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My Year End Assessment is totally free forms. I have limited the notes here to highlights of programs I have done over these 52 weeks of programing. Yet, generally speaking, I am focussing on the theme of Political Theology for this week.
Before I go further, there have been a couple individuals who have been faithful financial supporters of the program, as well as, a couple others that joined in with one time gifts. A warm Thank You.
Now, Let me summarize the past year and the one going forward:
Everything is theological. The question is what theology as ascribed to what god?
With my summarization, I want to re-quote what I mentioned in the Christmas greeting from a Rev. Jasper Adams:
‘We find by examining its (Christianity’s) history, that, in rude ages, its influence has softened the savage and civilized the barbarian; while in polished ages and communities, it has accomplished the no less important end of communicating and preserving the moral and religious principle, which, among a cultivated people, is in peculiar danger of being extinguished amid the refinements, the gaiety, and the frivolous amusements incident to such a state of society.’ – 1833
As I always say: The Anti-federalists Got It Right, and they clearly predicted our present especially in their full understanding of the ramifications of those American sons of the enlightenment who argued for the Constitution of 1787. The Anti-federalists expected the pulpits to hold true to Christian Orthodoxy but knew full well that the humanism of the enlightenment and the theological shift to Universalism and Unitarianism would be the demise of Constitutionalism. (see Political Theology Part 1 and Demoncrat Convulsion – A Defense of Liberty Against Tyrants)
Snapshots of the year in review:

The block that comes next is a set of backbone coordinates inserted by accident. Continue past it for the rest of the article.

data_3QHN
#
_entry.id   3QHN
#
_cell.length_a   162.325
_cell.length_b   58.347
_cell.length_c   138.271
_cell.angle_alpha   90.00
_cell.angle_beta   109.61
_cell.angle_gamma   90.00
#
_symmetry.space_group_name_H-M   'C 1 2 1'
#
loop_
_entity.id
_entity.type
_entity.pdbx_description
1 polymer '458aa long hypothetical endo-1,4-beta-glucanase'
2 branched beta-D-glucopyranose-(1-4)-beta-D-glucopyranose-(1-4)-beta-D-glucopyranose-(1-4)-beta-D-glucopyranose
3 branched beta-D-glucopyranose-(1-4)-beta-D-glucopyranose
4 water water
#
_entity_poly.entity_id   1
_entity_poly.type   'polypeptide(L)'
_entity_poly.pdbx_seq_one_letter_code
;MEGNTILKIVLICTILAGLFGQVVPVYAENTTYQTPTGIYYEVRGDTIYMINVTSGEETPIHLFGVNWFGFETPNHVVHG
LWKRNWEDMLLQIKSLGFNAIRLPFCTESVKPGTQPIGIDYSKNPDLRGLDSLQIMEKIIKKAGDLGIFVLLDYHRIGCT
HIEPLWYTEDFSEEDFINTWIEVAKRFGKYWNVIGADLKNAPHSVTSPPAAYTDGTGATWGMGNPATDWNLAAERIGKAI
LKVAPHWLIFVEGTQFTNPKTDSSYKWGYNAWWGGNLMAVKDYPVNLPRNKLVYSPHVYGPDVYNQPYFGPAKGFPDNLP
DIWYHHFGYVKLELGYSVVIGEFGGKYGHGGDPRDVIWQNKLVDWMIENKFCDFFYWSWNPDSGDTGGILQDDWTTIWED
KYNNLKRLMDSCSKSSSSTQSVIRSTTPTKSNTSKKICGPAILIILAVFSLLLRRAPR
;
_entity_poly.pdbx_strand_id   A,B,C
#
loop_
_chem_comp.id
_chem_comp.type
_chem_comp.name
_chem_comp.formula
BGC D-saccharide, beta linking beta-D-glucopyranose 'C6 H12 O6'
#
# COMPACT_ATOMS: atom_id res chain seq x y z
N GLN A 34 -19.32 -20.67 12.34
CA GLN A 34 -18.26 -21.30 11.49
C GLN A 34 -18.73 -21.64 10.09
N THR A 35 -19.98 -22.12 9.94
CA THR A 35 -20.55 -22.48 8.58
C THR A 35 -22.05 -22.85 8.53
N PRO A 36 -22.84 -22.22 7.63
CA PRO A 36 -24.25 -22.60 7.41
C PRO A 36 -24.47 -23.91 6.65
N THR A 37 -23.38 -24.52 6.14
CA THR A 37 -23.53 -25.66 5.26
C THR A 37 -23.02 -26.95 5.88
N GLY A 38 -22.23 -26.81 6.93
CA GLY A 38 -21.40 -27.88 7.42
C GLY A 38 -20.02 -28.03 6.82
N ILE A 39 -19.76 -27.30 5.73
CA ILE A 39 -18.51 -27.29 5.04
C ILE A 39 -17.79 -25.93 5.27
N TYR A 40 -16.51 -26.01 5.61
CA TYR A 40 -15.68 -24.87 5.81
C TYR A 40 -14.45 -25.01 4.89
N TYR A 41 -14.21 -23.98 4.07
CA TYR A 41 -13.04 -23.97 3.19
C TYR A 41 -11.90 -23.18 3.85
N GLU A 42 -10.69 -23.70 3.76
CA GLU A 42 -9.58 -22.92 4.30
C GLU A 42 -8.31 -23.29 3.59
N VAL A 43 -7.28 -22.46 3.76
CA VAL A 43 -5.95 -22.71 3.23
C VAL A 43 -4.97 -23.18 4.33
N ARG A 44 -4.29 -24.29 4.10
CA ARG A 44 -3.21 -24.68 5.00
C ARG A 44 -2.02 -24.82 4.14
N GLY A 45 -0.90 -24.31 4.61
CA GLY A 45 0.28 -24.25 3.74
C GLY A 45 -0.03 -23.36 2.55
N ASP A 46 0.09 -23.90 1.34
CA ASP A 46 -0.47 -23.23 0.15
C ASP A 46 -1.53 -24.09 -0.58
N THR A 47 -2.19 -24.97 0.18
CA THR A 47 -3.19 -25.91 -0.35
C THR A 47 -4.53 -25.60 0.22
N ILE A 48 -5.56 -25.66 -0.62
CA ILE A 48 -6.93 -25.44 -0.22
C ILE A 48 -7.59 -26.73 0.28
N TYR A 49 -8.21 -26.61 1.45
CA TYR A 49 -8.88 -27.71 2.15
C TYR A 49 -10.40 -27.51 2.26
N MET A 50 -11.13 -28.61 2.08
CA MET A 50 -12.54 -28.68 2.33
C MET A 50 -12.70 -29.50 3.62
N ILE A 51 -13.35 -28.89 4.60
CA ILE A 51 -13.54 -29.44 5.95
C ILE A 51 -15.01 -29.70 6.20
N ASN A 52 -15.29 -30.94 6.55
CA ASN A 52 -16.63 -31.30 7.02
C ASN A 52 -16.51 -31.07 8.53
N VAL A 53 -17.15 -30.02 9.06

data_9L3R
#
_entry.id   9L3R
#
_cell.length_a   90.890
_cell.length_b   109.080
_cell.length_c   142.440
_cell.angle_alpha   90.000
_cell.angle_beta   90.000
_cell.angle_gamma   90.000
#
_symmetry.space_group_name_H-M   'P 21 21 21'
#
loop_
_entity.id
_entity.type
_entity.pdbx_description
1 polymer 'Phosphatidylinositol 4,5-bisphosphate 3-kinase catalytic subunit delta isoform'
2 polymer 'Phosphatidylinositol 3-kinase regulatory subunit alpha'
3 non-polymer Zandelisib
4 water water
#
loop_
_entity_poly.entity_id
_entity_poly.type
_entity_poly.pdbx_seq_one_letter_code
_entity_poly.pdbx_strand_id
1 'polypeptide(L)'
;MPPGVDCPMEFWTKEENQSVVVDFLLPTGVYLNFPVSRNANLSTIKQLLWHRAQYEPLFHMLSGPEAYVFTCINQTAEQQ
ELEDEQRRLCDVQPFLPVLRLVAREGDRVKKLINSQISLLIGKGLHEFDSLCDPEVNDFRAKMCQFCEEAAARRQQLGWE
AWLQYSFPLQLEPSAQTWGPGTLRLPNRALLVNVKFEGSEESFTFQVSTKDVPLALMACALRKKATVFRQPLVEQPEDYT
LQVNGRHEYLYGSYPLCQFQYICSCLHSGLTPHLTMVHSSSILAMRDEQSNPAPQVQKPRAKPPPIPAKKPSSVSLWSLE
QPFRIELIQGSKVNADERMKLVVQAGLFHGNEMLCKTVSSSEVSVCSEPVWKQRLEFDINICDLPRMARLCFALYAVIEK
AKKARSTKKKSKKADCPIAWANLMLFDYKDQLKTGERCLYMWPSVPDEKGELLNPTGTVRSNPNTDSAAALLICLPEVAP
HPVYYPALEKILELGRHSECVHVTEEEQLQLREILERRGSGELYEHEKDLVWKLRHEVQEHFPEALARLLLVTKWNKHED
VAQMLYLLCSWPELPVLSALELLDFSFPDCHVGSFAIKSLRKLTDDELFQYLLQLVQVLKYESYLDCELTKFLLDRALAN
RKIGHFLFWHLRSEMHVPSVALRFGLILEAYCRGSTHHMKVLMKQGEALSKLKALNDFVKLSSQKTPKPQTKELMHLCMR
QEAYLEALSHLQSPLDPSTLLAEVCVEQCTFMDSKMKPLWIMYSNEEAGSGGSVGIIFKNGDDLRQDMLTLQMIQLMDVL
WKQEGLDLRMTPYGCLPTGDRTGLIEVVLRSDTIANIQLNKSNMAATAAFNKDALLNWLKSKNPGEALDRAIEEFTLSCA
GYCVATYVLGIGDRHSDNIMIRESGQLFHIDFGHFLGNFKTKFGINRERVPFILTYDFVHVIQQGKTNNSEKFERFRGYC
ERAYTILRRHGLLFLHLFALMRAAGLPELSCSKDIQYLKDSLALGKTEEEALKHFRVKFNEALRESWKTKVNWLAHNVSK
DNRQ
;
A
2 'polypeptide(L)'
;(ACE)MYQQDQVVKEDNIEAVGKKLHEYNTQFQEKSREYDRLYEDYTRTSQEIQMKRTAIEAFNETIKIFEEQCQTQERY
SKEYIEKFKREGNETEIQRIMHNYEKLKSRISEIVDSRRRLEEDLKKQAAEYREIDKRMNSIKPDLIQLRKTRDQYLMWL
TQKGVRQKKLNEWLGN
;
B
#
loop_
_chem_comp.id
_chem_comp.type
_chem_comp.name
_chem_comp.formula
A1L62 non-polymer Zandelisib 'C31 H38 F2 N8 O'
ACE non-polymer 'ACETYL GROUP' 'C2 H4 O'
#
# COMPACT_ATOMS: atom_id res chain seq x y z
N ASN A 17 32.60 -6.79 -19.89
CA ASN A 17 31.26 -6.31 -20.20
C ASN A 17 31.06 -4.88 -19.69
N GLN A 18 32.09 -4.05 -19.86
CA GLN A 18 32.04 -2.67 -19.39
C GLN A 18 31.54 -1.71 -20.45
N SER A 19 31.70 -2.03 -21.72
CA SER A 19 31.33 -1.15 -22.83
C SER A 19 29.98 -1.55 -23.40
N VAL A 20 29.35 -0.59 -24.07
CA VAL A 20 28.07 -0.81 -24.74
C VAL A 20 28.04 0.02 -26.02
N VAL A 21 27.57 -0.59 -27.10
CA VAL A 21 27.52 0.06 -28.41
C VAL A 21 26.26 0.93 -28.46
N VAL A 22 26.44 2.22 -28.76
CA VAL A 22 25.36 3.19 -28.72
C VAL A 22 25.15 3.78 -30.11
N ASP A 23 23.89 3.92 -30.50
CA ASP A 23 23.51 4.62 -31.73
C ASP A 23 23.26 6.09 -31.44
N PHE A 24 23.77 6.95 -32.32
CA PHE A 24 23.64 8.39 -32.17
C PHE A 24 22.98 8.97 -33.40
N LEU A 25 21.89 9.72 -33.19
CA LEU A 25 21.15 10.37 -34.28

First Quarter of 2022
From January 6th and the real Insurrection to the Church Implementing The New World Order while questioning Where the Pastors Are and Dealing with Cabaling Cowards and Christianity in Corporatism.
I finished out March with a fantastic guest, Dr. Ben Merkle, President of New St. Andrews College.
I open with that with what looks like the paragraph from Rev. Adams that I quoted. The first program in April covered The Extravagance, Irreligion, and Universal Depravity of The Age. Although I touched on the Corporate push for environmentalism, I stayed more on Lost Religion Is A Lost Nation and the deeper furthering of the enemies plans against US with An Analysis of ‘The American Road to Socialism’.
I spent a lot of the programs regarding the various aspects of these United States National Religion. You will have to review the programs starting with Episode 358: Enlightenment Toward the National Religion through Episode 368: Christian Nationalism 7.0.
I began October with the quest of Christian economics and my original views on Christian Nationalism. In between, I covered elections, Global Reset Being The Economics Of Two Religions and rounded things out with re-emphasizing that everyone has a theology. Everyone has a god that they hold to even if that god is themselves, humanity, environment or government. Everyone will then act and react according to the theology they believe in.
What Next – 2023
I am lining up some interesting interviews. I will have a Phd candidate who has amazing insights to the demise of Foundational Christian Nationalism. I will get some of my good friends on who are authors and retired senior general staff folks. I will work on some new people to interview.
Yet with all of that, I will continue to show that Sam Adams and the Anti-federalists Got It Right.
Sam Adams Wisdom
Deferring to Mercy Otis Warren in her ‘Observations on the New Constitution.’